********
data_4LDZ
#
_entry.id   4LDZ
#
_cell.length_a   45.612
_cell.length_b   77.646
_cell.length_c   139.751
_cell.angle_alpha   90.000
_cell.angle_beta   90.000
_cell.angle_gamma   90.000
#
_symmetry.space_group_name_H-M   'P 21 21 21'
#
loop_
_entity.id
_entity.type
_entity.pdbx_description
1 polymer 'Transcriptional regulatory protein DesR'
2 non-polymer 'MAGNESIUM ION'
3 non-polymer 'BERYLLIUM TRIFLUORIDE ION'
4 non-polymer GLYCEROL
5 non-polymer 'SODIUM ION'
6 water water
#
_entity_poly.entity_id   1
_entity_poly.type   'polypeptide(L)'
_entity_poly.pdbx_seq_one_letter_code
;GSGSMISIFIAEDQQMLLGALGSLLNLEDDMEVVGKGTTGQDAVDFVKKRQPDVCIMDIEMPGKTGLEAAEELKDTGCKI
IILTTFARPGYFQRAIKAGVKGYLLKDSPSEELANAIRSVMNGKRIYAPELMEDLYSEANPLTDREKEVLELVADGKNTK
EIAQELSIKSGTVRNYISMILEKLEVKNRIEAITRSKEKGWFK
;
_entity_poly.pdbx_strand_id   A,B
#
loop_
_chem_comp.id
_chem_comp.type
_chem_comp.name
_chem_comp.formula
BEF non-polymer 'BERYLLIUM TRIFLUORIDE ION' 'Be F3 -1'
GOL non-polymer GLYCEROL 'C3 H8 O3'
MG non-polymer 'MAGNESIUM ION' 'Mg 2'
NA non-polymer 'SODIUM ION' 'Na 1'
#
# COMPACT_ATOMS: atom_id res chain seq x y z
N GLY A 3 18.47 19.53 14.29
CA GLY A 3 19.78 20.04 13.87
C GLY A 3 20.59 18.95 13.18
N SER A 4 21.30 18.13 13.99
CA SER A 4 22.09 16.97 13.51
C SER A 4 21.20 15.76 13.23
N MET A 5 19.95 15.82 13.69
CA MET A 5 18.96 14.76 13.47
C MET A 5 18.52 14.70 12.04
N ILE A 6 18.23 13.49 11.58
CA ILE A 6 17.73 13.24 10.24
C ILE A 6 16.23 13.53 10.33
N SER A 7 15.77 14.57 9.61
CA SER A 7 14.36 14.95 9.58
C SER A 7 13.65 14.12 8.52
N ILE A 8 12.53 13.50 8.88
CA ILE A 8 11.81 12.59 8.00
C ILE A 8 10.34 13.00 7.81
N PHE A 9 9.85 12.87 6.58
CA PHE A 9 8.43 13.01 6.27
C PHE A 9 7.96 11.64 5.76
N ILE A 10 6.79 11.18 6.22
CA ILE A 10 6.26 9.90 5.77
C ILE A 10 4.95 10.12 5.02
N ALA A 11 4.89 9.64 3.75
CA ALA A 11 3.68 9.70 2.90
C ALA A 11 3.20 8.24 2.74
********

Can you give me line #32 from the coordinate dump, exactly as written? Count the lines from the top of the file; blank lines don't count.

_entity_poly.pdbx_strand_id   A,B